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NASA’s Double Asteroid Redirection Test spacecraft, also known as DART, intentionally struck the asteroid Dimorphos on Sept. 26.
DART transmitted images back to earth as it approached the asteroid. The final partial image was sent just one second before impact.
NASA compiled the images into a short video clip that has been shared widely on social media and in news reports.
A NASA spacecraft smashed into an asteroid on Sept. 26 — right on schedule.
The spacecraft’s intentional collision with the asteroid Dimorphos was NASA’s "first attempt to move an asteroid in space." The Double Asteroid Redirection Test spacecraft, aka DART, is part of the agency’s strategy to protect Earth from objects such as asteroids or comets.
In the coming weeks, scientists will closely monitor Dimorphos to determine whether the crash prompted an orbital change. But, for now, NASA has confirmed that DART hit the asteroid — and also released a number of images the spacecraft transmitted back to researchers on earth.
Some social media users targeted those images, claiming that the footage was fake.
"What you are looking at is supposedly footage from a NASA spacecraft crashing into an asteroid," read a screenshot shared Sept. 26 on Instagram. "What kind of person actually believes this is real?"
The screenshot was shared alongside a short video clip featuring an asteroid and, eventually, close-up rocky terrain.
The caption also conveys incredulity: "Yes, this is real footage supposedly from NASA ‘hitting an asteroid.’ For all of those who have discovered the truth of where we really live, you know how this and anything that comes from NASA is truly laughable. They will do anything to push the space hoax."
The post was flagged as part of Facebook’s efforts to combat false news and misinformation on its News Feed. (Read more about our partnership with Meta, which owns Facebook and Instagram.)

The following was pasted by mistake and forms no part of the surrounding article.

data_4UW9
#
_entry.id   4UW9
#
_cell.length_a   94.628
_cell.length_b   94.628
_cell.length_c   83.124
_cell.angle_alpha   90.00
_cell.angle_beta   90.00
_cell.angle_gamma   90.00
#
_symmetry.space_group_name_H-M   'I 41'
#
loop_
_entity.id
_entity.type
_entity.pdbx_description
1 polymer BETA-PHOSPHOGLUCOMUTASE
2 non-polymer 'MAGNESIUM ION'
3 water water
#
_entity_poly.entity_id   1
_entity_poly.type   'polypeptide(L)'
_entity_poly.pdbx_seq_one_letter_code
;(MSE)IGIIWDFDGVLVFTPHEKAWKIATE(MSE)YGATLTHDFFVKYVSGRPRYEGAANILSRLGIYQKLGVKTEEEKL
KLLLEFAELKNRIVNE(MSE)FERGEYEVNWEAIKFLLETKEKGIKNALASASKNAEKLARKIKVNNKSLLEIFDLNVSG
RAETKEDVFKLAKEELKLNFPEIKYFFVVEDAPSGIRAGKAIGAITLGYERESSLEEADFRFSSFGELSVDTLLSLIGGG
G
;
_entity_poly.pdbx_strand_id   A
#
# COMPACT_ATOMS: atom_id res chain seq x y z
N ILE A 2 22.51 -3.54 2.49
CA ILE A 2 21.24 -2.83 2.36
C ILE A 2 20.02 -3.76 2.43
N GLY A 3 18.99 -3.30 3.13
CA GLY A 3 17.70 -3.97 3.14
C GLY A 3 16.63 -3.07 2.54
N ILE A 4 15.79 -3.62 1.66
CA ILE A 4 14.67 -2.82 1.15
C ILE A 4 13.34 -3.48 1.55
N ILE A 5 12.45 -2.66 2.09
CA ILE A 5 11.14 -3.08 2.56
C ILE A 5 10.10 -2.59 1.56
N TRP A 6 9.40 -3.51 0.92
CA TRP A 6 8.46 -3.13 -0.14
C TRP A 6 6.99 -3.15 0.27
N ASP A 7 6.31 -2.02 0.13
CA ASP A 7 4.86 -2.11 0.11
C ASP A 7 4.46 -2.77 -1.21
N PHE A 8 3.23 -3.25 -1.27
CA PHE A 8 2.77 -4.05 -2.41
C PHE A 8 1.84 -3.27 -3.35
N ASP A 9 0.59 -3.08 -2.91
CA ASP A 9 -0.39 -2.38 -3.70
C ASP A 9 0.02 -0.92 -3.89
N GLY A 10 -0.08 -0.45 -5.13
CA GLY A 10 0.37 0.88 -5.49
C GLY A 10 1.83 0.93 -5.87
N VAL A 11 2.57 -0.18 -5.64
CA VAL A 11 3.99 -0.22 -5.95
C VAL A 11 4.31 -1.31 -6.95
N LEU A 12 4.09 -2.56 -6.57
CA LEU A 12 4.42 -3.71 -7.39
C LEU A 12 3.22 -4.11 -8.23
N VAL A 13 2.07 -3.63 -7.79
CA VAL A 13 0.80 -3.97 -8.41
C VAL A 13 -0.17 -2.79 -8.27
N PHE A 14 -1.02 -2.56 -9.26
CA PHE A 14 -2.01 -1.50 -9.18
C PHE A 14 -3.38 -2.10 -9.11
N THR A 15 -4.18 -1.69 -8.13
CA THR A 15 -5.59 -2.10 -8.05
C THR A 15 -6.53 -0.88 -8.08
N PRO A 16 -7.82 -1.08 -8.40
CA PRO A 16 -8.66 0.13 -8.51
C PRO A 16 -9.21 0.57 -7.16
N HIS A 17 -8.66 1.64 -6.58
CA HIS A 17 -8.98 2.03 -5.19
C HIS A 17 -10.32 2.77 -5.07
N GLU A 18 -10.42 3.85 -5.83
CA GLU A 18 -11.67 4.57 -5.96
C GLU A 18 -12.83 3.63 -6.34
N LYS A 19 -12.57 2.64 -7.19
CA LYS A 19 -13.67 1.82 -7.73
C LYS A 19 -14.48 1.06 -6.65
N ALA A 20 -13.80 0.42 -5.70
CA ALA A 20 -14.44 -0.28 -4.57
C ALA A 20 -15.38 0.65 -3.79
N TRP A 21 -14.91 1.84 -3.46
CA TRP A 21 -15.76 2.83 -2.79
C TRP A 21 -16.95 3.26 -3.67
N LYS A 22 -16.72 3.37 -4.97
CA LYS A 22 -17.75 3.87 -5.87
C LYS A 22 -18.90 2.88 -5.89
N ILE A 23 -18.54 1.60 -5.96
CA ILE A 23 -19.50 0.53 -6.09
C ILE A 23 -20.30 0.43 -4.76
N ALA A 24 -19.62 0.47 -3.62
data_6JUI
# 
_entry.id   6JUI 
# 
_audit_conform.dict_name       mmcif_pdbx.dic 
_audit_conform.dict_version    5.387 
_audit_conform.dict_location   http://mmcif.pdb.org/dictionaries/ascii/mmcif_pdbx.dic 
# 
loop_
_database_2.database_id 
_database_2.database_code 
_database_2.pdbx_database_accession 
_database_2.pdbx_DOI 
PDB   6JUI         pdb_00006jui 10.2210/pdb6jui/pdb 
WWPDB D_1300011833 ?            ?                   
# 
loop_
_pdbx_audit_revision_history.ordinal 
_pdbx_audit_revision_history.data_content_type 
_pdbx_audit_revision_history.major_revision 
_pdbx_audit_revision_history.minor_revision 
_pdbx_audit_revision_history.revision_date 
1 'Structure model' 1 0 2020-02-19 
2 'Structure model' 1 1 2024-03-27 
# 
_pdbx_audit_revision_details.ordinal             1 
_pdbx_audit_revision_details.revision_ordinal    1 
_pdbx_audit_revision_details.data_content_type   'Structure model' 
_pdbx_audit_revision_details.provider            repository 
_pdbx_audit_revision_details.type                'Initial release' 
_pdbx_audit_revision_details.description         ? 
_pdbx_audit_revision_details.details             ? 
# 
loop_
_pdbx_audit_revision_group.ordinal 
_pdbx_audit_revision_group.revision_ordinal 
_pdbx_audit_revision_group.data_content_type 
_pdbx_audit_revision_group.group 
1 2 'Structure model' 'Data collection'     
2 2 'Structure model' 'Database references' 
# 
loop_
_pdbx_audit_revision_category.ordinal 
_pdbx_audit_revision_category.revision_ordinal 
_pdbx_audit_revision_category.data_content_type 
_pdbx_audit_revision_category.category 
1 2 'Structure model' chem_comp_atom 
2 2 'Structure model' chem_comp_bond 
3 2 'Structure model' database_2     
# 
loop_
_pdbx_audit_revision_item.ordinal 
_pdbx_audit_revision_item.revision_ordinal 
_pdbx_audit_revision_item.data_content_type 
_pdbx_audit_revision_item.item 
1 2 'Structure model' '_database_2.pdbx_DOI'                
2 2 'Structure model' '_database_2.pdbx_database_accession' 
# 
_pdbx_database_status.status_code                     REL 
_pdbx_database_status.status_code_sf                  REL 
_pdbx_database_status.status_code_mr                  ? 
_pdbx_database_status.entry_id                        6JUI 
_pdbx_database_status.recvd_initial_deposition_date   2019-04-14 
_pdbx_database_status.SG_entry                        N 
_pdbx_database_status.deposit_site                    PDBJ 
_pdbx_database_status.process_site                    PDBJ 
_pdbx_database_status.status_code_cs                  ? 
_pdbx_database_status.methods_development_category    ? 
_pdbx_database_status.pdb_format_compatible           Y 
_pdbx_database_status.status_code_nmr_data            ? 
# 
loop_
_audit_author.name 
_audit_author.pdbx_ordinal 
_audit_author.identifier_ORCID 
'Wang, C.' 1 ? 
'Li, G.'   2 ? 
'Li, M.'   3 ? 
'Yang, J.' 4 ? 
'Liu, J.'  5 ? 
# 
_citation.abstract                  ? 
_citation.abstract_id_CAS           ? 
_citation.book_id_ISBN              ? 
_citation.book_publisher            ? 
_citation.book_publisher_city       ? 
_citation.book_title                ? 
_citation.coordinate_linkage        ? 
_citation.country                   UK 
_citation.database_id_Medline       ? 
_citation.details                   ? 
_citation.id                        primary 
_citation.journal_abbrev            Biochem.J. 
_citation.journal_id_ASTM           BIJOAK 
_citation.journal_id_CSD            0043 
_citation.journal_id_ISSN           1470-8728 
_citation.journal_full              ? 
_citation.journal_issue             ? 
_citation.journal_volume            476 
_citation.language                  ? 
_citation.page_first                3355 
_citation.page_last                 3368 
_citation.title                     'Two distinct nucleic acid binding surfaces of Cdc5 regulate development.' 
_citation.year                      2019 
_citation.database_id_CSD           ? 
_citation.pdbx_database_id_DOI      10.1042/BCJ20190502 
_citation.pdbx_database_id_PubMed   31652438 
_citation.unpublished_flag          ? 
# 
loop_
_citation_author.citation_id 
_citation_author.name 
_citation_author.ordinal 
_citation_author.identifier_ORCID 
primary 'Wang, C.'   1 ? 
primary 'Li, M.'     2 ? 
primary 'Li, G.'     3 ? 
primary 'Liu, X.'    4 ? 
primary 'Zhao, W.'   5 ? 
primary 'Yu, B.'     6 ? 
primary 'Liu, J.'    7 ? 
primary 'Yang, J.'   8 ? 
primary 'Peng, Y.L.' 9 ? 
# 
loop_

The footage shared in the Instagram post is real and shows a selection of images from the final five and a half minutes that DART captured and transmitted back to earth as it approached Dimorphos.
NASA compiled the images into a short video clip.
"This replay movie is 10 times faster than reality, except for the last six images, which are shown at the same rate that the spacecraft returned them," NASA said of its 39-second video. "Didymos and its moonlet Dimorphos are visible at the start of the movie. At the end, Dimorphos fills the field of view."
The final full image shows a patch of Dimorphos’ surface that is about 100 feet across, NASA said. It was taken about 7 miles away from the asteroid and two seconds before impact.
The last complete image of asteroid moonlet Dimorphos, taken by NASA’s DART spacecraft about 7 miles from the asteroid and two seconds before impact. (NASA/Johns Hopkins APL)
DART sent one more partial image that was taken about 4 miles from Dimorphos’ surface, just one second before impact. It shows a 51-foot wide section of the asteroid.
The spacecraft collided with the asteroid as the picture was being transmitted to Earth, resulting in the incomplete image, NASA said.
An Instagram post suggested the footage NASA shared from the DART spacecraft just before it crashed itself into an asteroid wasn’t real.
The footage shared in the post is real and was published by several news outlets. It was a sped-up video compilation of images DART captured and transmitted back to earth as it approached Dimorphos, seconds before impact.
We rate this claim False.
NASA, NASA’s DART mission hits asteroid in first-ever planetary defense test, Sept. 26, 2022
NASA, DART’s final images prior to impact, Sept. 26, 2022
NPR, This is what NASA's spacecraft saw just seconds before slamming into an asteroid, Sept. 27, 2022
NASA, Planetary defense coordination office, accessed Sept. 28, 2022
Business Insider, See video of the moment NASA's DART spacecraft crashed itself into an asteroid and its livestream cut out, Sept. 26, 2022
Nature, Fresh images reveal fireworks when NASA spacecraft ploughed into asteroid, Sept. 27, 2022
PolitiFact, No, this video doesn’t prove space is fake, Sept. 9, 2022
PolitiFact, A trick of perspective in NASA photos of the moon and Earth do not prove that space is fake, July 28, 2022
PolitiFact, Fifty years after Apollo 11, moon landing hoaxes still thrive online, July 18, 2019
PolitiFact, No, these photos of Neil Armstrong’s space boots and a footprint don’t disprove the moon landing, May 7, 2019
Instagram post, Sept. 26, 2022
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